The federal government is streamlining the process for workers whose incomes have been disrupted by COVID-19, by repackaging two previously-announced financial benefits into one, Prime Minister Justin Trudeau announced Wednesday.
The new Canada Emergency Response Benefit will provide workers who have lost their incomes due to the coronavirus with $2,000 a month for four months, and will replace the two financial measures – the emergency care and emergency support benefits – announced last week, said Trudeau.
The benefits were combined in order to help streamline the process, he said.
“Like I said from the start, we will adapt our approach wherever needed.”
People who lost their jobs due to the coronavirus, and people who are sick, in quarantine, or looking after someone who is sick, will be eligible for the benefit, said Trudeau.
The benefit is also for those who may still be employed, but are not recieving income because of the COVID-19 crisis, and parents who are home without pay to look after their children who may be sick, or at home due to daycare and school closures.
People will be able to receive the benefit whether or not they are eligible for EI, according to the federal government, including wage earners, contract workers and self-employed individuals.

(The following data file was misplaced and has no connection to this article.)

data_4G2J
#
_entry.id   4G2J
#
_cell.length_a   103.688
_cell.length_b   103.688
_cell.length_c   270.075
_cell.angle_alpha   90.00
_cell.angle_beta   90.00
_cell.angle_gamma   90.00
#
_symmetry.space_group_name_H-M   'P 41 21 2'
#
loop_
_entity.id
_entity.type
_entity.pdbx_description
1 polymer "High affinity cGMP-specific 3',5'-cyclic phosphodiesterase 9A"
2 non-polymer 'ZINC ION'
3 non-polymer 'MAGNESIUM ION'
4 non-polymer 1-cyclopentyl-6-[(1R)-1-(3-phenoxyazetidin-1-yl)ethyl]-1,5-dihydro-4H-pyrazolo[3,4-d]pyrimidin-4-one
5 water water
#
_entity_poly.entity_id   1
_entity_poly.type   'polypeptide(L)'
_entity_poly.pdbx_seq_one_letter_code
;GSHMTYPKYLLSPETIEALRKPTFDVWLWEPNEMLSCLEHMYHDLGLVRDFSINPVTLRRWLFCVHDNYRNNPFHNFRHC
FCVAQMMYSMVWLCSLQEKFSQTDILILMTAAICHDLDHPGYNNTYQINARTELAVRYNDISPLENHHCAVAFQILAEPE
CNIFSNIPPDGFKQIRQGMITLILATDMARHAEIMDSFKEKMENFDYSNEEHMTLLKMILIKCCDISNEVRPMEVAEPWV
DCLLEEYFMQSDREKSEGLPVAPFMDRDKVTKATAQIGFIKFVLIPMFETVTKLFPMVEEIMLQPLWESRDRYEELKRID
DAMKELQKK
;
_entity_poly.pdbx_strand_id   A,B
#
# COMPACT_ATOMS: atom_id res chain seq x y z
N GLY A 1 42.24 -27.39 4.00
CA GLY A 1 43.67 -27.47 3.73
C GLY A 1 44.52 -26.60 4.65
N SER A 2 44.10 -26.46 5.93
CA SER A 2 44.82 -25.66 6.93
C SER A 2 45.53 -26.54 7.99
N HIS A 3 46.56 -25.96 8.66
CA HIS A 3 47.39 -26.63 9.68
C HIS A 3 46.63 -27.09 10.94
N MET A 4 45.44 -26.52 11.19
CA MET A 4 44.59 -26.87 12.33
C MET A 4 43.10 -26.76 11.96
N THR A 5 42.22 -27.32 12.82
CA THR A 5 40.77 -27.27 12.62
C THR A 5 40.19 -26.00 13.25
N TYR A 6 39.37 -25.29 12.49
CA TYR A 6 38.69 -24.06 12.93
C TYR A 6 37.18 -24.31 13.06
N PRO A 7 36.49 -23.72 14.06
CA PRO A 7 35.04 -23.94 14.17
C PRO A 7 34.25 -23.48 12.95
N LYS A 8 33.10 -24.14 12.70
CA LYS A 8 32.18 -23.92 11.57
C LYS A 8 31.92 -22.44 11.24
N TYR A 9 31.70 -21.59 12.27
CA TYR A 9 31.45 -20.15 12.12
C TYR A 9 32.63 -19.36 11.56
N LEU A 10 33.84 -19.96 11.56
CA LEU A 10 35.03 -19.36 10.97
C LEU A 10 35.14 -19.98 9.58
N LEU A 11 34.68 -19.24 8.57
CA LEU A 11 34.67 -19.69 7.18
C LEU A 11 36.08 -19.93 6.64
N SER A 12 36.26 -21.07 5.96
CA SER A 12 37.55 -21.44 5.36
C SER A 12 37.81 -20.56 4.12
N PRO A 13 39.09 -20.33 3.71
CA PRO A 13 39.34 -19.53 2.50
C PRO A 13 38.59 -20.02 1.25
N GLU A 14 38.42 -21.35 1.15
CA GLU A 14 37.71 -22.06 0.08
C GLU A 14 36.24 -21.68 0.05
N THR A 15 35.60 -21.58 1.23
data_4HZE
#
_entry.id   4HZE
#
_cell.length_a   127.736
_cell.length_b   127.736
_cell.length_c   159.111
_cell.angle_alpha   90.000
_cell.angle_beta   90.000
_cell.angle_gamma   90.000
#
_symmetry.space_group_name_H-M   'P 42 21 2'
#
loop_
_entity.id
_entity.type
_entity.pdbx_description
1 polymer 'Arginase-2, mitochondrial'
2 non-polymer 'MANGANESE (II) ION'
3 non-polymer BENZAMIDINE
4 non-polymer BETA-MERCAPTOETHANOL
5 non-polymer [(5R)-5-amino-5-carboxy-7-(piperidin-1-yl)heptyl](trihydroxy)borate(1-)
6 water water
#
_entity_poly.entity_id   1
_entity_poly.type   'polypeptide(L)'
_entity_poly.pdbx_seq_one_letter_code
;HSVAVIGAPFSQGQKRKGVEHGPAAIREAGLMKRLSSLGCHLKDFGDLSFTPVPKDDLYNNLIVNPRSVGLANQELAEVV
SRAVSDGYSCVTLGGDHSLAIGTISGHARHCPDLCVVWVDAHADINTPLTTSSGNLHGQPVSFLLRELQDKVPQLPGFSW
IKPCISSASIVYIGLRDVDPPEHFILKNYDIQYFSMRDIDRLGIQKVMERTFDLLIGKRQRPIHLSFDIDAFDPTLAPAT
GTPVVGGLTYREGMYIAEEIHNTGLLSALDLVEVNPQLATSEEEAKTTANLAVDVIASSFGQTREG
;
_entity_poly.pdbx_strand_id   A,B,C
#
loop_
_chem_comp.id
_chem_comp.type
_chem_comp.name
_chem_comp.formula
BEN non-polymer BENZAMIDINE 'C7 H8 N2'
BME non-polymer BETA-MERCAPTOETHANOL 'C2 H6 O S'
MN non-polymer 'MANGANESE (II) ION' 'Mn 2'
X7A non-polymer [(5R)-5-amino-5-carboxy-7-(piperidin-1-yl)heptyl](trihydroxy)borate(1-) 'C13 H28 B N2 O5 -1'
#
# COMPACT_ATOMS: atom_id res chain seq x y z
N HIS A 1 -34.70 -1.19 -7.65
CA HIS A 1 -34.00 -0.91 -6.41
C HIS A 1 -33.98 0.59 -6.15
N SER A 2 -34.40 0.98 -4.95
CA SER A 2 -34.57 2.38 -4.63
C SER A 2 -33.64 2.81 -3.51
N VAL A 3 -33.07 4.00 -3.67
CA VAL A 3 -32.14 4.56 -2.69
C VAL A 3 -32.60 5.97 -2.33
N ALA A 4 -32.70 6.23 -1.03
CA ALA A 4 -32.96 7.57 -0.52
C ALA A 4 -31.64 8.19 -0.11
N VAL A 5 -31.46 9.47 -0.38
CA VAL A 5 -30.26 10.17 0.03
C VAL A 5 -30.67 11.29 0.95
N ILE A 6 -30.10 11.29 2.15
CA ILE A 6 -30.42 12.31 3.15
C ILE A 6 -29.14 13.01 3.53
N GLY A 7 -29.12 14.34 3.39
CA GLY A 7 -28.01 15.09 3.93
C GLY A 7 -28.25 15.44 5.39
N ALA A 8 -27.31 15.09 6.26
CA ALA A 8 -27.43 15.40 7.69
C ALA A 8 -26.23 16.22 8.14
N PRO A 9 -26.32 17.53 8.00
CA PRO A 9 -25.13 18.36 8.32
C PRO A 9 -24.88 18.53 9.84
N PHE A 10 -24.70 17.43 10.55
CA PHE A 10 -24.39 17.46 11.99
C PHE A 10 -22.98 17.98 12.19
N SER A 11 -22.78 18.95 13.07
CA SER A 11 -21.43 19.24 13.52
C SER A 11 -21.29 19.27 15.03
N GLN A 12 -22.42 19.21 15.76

Those who are already receiving EI regular and sickness benefits as of Wednesday will continue to receive those, and should not apply to the new benefit. However, if those EI benefits end before Oct. 3, 2020, they could then apply to the new emergency benefit after the EI benefits cease, if they are unable to return to work due to the coronavirus.
Trudeau says the government is “hopeful” that the application portal for the benefit will be up and running by Apr. 6.
Once that portal launches, said Trudeau, people should start receiving money within 10 days of applying.
The federal government is also “rapidly deploying” workers from different departments to deal with the claims.
Nearly one million people applied for EI last week, and since last Monday, the government has processed 143,000 claims.
The government is looking at ways to help people bridge the gap between their last paycheck and the emergency response benefit, such as through credit, said Trudeau, as well as more direct help for businesses, such as examining models used in countries like Germany and Denmark.
"We're looking at ways to help people bridge, through credit or other measures, their ability to mae it to the arrival of the Canada Emergency Response Benefit," he said.
Parliament passed emergency legislation for the federal government’s $107-billion COVID-19 aid package Wednesday.
The package was initially $82-billion, but was increased as the new emergency response benefit will be open to more people and is more generous.
The government has budgeted $52 billion in direct support payments and $55 billion in tax deferrals.
It’s now up to Senate to approve the bill.
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